Fruity Boozy Fruitcake ❊ Festive Greetings

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‘Tis the season make fruitcake! This classic Fruity Boozy Fruitcake recipe from the Urban Cottage will help you celebrate a Merry Christmas or whatever festivities you observe in style. And of course this extends to good wishes for the New Year as well. You can make it up to a couple weeks before your celebration and enjoy it throughout the year.

Fruity, Boozy Fruitcake |© Urban Cottage Life.com

Fruitcake: Love It or … Not?

Fruitcake. It seems you either love it or hate it. If you hate it, you make jokes about it. But if you love it, and especially if you’re a fan of a dark, fragrant cake filled to bursting with delicious dried fruits and two kinds of nuts, bathed in boozy goodness, then I think you’ll love this Fruity, Boozy Fruitcake.

Despite all the jokes and derision, I know there are many fruitcake and fruit bread lovers out there, as this round-up of recipes from Canadian food bloggers proves. (And you just might see my recipe in it!).

A Holiday Signature

I first made fruitcake just over twenty years ago and it’s become a signature sign of the holidays for me. You can keep it tightly sealed in a cool, dry place for up to a year (and it can be frozen after that), so it makes sense to make it ahead. In fact, it’s preferable that it has some time to ripen so it mellows and tastes even better. That’s important for this fruity, boozy version.

Fruity, Boozy Fruitcake |© Urban Cottage Life.com

Every year I intend to make my fruitcake well in advance, but that usually doesn’t happen. This year, I made it three weeks before Christmas and while it could benefit from further mellowing, it’s still delicious. Next year, I think I should make it in June, and it will be pretty amazing by the time Christmas rolls around. (Ahem, I may have said that in years past, too!)

On the other hand, you can enjoy this decadent treat year-round — why wait until Christmas?

Fruity, Boozy Fruitcake |© Urban Cottage Life.com

Let’s Get Baking Fruity Boozy Fruitcake!

Fruity Boozy Fruitcake

  • Servings: 84 slices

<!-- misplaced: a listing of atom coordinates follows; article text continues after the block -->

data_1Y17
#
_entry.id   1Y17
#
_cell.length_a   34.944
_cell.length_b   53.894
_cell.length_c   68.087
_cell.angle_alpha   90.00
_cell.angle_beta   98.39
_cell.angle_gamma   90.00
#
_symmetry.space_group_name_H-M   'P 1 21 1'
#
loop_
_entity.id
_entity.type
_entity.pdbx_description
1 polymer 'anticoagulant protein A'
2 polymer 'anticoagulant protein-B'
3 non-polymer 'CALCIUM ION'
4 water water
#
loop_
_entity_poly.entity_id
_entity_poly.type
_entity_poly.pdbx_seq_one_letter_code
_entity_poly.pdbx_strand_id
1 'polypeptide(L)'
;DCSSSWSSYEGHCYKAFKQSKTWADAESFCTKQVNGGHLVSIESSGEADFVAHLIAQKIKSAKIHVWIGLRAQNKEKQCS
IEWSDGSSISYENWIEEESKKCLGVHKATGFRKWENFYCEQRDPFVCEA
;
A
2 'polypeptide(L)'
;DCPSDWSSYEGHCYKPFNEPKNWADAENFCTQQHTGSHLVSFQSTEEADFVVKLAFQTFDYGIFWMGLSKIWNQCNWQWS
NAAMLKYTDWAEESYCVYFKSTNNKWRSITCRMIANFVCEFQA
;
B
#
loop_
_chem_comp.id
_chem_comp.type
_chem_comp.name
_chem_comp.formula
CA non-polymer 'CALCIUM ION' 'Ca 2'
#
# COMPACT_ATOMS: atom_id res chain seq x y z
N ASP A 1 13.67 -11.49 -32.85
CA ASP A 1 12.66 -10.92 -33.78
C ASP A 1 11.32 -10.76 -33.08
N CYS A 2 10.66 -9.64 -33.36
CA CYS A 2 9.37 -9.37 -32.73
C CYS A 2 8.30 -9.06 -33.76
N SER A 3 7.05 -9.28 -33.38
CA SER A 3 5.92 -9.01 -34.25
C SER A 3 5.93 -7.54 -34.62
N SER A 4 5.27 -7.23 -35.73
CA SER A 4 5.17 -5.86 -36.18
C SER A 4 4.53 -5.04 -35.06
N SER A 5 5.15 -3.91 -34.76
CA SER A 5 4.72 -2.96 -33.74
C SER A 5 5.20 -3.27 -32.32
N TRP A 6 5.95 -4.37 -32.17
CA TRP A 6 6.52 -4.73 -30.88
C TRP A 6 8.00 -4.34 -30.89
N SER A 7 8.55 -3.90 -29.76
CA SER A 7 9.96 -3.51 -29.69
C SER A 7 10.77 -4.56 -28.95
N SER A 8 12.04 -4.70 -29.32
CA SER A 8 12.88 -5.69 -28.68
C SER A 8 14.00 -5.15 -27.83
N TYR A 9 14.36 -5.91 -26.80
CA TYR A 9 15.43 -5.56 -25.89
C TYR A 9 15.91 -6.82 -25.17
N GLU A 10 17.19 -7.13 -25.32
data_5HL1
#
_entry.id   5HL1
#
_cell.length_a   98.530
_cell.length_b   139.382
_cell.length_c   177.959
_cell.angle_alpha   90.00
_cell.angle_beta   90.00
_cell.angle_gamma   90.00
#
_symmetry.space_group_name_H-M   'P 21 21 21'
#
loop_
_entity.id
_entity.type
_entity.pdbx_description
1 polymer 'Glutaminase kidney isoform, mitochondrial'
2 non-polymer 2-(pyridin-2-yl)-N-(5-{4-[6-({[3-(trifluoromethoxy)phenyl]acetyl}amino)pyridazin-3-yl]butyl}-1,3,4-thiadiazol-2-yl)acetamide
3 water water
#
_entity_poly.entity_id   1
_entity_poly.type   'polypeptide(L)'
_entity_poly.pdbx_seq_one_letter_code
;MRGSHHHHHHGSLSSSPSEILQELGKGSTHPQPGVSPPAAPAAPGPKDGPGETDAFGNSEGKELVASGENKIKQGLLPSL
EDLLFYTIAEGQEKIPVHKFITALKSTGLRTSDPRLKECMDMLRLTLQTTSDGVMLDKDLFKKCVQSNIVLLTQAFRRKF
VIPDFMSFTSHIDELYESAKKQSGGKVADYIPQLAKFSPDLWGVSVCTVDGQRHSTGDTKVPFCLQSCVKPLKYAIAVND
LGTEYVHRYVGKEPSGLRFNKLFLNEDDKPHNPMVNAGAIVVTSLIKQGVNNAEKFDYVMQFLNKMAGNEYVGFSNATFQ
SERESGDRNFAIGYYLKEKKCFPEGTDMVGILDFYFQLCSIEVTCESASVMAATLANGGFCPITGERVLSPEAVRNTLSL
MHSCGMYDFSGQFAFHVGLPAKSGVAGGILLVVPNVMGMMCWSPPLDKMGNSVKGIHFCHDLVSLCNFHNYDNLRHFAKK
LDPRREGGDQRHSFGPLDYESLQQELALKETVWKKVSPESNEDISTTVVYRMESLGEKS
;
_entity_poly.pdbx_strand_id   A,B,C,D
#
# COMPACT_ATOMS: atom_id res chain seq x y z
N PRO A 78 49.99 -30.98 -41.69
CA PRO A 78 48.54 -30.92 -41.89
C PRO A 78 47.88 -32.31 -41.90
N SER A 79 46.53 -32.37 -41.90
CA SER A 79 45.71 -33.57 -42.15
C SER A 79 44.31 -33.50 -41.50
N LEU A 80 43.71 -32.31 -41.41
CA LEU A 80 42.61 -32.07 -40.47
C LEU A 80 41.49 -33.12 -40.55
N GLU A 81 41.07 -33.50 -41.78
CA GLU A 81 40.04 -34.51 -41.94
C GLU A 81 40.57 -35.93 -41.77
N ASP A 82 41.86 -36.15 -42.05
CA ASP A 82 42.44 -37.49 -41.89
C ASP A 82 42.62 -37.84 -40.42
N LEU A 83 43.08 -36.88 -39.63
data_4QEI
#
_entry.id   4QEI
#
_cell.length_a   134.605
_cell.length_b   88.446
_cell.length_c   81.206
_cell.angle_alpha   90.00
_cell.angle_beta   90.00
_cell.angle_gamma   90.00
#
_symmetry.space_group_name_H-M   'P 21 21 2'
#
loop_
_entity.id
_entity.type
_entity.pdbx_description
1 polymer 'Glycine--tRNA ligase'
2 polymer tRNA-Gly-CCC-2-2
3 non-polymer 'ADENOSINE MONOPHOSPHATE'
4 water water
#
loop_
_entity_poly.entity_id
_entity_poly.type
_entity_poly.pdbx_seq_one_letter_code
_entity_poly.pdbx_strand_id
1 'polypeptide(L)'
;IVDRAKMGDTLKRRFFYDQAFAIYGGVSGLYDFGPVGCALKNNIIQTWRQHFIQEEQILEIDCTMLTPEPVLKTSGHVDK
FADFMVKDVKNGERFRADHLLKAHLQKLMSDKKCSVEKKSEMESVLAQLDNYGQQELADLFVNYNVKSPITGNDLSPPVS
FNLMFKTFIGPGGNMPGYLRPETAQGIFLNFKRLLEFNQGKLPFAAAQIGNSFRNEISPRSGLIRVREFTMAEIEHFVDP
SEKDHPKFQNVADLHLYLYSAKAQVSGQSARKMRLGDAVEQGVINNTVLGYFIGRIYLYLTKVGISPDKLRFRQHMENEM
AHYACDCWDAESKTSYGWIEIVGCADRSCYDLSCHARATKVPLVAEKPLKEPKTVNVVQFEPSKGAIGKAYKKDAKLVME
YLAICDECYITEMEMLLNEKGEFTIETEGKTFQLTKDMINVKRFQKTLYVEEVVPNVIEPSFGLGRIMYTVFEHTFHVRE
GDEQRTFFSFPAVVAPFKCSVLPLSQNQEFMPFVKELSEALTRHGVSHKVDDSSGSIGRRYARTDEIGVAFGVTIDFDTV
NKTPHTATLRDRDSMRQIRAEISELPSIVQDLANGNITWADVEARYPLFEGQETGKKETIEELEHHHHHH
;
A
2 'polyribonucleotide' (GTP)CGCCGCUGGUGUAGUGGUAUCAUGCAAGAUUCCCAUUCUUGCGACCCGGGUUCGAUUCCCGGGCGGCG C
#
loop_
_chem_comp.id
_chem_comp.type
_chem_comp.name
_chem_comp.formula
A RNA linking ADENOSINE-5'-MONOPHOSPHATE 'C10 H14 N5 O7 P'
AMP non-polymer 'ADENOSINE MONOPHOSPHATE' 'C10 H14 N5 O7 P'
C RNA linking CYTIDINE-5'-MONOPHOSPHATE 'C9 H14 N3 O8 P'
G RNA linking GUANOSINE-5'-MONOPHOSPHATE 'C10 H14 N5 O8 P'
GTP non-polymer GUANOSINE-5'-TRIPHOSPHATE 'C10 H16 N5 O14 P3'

• Difficulty: easy
  • Print

Fruity, Boozy Fruitcake |© Urban Cottage Life.com

I started out by making the Extra-Fruity Dark Fruitcake recipe from The Canadian Living Christmas Book, ©1993 and over the years have evolved the recipe to suit my tastes. Gone are the neon red and green candied cherries, replaced by dried sour cherries. I’ve added tart dried cranberries and almonds to the mix as well, and used the crabapple jelly I preserved this summer instead of the red currant jelly called for in the original recipe. I like to use rum in my fruitcake; most years it’s dark rum, but this year I used the golden Appleton Estate Jamaica Rum. No doubt I’ll continue to play around with the recipe; the important thing is to keep the proportion of fruit and nuts to batter roughly the same.

  • 2-1/2 cups golden raisins
  • 1-1/2 cups Thompson raisins (dark seedless)
  • 1/2 cup dried cranberries (sweetened with apple juice)
  • 1-1/4 cup dried sour cherries
  • 1 cup coarsely chopped candied pineapple
  • 3/4 cup currants
  • 2/3 cup chopped candied peel mix
  • 1/3 cup dark or golden rum (or brandy, sherry or fruit juice)
  • 1-3/4 cups flour
  • 1 tsp cinnamon
  • 1/2 tsp salt
  • 1/2 tsp baking powder
  • 1/2 tsp freshly ground nutmeg
  • 1 cup packed brown sugar
  • 1/2 cup butter
  • 1/2 cup crabapple jelly
  • 4 eggs
  • 1 tsp almond extract
  • 3/4 cup pecan halves
  • 3/4 cup whole almonds (skin on)
  • more rum, for soaking once the cake is baked (see directions below)

First, combine all the fruits, including the peel, in a bowl and stir in the rum. Cover and let the fruits enjoy their boozy bath overnight, with the occasional stir. See, it’s smelling good already in the kitchen and you just got started!

The next day, pre-heat the oven to 300℉ and prepare a 9″ x 13″ pan by greasing it and lining it with parchment paper. Put a kettle on to boil and have another baking dish on standby.

Mix together the flour, salt, and spices. Toss about 1/2 cup with the raisin mixture to keep all the fruity goodness from sticking together.